Video game retailer GameStop Corp
Sales of traditional video game products such as consoles have been struggling globally as gamers turn to lower-priced online games or play games on tablets and phones.
Chief Executive Paul Raines said in a statement that it has been a challenging period for the industry.
The company's shares were down 5.4 percent at $19.36 in morning trading on the New York Stock Exchange amid a broad sell-off in the market on Thursday.
The steep drop in GameStop's share price puzzled some analysts, who said they were bracing for weaker numbers from the retailer. GameStop's earnings per share beat Wall Street's estimates by a penny.
This is not as bad as people were fearing, said Sterne Agee analyst Arvind Bhatia, pointing to the company's 12 percent boost in used games sales, which have higher margins than sales of new games.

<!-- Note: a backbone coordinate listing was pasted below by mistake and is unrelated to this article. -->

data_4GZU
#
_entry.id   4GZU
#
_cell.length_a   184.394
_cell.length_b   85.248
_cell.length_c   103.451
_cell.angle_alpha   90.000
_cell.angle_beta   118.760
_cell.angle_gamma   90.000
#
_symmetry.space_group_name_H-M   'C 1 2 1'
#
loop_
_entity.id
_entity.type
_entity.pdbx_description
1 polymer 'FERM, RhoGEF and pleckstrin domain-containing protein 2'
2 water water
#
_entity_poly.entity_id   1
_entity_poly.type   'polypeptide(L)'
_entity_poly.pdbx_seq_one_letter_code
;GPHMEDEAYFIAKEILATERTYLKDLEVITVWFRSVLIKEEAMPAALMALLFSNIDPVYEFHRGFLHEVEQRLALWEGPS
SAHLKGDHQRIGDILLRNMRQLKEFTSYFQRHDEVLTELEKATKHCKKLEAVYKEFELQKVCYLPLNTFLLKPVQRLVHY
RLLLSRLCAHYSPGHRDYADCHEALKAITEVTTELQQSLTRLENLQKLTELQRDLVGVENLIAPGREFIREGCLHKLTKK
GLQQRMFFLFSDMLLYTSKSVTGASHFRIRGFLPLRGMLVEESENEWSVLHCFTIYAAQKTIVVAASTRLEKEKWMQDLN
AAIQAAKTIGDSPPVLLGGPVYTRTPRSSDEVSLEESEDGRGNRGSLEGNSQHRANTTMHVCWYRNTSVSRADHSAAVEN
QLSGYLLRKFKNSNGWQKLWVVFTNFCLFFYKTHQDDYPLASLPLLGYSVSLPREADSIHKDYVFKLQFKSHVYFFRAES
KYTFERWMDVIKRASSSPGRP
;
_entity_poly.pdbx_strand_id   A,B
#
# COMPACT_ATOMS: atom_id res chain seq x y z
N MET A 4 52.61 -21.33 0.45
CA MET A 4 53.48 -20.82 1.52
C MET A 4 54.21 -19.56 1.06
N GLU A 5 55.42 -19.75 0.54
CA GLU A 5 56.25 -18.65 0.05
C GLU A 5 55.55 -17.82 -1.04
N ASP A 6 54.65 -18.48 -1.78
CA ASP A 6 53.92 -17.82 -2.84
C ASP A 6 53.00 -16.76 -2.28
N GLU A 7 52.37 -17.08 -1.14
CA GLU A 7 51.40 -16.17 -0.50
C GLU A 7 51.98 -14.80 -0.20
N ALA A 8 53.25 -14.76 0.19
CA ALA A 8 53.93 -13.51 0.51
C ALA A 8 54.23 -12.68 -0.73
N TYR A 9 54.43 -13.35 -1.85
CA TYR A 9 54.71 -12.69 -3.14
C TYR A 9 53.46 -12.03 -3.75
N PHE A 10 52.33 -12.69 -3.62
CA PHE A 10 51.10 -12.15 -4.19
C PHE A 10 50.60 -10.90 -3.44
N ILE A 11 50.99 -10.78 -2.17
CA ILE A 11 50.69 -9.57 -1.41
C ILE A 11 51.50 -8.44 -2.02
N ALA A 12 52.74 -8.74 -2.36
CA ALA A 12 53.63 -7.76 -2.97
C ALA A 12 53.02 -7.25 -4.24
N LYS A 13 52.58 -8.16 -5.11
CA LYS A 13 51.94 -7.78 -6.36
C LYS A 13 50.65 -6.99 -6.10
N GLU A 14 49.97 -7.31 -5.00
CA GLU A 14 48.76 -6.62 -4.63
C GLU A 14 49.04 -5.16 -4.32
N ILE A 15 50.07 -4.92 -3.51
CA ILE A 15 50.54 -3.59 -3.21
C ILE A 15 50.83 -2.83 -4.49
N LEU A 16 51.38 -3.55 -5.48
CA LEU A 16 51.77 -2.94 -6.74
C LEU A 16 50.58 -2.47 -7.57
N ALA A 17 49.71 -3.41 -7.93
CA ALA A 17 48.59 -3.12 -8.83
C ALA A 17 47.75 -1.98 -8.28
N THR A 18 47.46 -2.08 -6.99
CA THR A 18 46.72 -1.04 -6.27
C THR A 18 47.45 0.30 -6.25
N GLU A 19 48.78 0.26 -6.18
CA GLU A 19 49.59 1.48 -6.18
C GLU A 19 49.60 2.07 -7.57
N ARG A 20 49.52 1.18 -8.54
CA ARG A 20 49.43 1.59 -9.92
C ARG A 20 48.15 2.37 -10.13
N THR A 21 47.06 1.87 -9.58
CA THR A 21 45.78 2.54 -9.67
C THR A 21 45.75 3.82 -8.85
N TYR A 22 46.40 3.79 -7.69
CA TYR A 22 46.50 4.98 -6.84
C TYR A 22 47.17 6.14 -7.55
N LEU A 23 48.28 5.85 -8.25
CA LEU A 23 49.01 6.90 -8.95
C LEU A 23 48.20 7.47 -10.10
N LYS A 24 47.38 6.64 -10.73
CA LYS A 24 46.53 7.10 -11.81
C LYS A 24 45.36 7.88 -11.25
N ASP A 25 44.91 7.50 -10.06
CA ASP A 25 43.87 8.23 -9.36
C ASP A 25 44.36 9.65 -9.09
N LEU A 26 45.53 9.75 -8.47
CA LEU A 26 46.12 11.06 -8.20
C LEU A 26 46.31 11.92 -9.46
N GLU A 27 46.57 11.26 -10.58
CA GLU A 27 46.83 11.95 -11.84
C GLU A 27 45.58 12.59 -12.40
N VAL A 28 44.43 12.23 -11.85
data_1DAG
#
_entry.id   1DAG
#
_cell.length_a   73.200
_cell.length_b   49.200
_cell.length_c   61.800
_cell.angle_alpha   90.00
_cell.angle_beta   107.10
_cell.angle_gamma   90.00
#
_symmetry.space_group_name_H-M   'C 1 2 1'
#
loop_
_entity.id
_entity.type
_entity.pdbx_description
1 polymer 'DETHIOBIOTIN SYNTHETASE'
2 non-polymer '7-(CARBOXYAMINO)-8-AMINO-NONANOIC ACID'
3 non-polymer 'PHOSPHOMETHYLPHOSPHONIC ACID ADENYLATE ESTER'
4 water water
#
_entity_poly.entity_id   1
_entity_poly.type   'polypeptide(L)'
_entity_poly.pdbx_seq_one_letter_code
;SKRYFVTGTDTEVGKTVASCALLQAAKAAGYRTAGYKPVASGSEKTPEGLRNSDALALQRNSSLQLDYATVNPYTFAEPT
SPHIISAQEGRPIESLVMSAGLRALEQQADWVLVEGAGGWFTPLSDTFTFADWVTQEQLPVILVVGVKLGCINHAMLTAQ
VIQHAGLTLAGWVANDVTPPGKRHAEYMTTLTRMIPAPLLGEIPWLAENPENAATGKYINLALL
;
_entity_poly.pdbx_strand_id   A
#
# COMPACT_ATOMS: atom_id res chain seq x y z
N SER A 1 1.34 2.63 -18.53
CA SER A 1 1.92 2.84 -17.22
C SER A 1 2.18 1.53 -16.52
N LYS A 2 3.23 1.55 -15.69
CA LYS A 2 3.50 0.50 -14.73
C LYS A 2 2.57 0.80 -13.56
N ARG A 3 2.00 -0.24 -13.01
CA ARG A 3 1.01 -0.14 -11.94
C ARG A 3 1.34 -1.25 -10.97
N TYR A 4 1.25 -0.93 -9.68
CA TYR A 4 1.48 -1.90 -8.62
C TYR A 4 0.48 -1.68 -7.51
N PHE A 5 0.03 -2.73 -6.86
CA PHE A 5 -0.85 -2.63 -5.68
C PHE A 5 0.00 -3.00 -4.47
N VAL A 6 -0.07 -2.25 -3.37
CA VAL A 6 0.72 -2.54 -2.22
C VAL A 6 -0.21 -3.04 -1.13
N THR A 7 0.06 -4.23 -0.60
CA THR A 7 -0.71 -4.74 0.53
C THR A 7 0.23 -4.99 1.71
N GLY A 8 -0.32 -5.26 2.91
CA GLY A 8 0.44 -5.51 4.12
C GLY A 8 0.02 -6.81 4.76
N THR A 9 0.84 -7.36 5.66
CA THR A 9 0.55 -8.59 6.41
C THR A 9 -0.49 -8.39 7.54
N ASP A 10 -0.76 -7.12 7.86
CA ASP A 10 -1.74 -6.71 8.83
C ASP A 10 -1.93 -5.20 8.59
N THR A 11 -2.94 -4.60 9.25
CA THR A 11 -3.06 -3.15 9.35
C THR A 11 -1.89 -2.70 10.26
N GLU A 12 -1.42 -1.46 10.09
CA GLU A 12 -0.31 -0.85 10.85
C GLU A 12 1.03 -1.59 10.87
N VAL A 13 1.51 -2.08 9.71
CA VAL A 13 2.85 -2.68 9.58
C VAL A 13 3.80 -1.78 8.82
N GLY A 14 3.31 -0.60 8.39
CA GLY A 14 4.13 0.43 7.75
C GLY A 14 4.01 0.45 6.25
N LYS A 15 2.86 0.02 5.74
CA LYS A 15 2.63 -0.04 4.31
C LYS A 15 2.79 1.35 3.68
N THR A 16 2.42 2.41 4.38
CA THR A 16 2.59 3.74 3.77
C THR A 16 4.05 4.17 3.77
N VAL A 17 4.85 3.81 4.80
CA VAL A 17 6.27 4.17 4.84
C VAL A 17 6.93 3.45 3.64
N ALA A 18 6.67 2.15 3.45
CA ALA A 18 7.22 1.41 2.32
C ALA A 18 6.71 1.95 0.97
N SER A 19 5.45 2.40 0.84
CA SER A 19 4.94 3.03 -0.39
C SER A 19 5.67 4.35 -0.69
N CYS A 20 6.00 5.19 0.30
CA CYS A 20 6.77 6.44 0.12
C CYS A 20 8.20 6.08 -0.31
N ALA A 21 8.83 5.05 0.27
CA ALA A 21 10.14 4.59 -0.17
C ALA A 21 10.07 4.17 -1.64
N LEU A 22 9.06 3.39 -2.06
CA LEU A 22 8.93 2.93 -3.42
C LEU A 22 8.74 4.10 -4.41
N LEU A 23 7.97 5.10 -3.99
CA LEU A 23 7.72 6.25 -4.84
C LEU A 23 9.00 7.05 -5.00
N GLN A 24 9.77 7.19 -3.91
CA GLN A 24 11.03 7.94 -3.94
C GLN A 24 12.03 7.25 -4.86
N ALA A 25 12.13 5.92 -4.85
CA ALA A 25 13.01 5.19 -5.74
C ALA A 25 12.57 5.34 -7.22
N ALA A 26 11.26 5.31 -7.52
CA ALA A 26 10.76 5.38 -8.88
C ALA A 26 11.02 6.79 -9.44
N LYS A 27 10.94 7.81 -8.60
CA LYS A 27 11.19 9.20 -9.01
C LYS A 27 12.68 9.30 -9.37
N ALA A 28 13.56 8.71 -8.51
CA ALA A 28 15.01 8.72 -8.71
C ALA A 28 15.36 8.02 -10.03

Bhatia said he would surprised if shares stay down through the session.
For the second quarter ended July 30, the company said its net income fell to $30.6 million, or 22 cents per share, down from $39.8 million, or 26 cents per share a year earlier.
The company posted sales of $1.7 billion, which missed Wall Street expectations of $1.8 billion, according to Thomson Reuters I/B/E/S. Sales were down 3 percent from a year earlier.
For the third quarter, the company said its comparable store sales should rise by 2 percent to 4 percent. Its earnings per share should range from 38 cents per share to 41 cents per share, which is in line with Street estimates.
GameStop reiterated its full year earnings forecast in the range of $2.82 to $2.92 per share. But the company lowered its comparable same store sales for the year.
(Reporting by Liana B. Baker, editing by Gerald E. McCormick)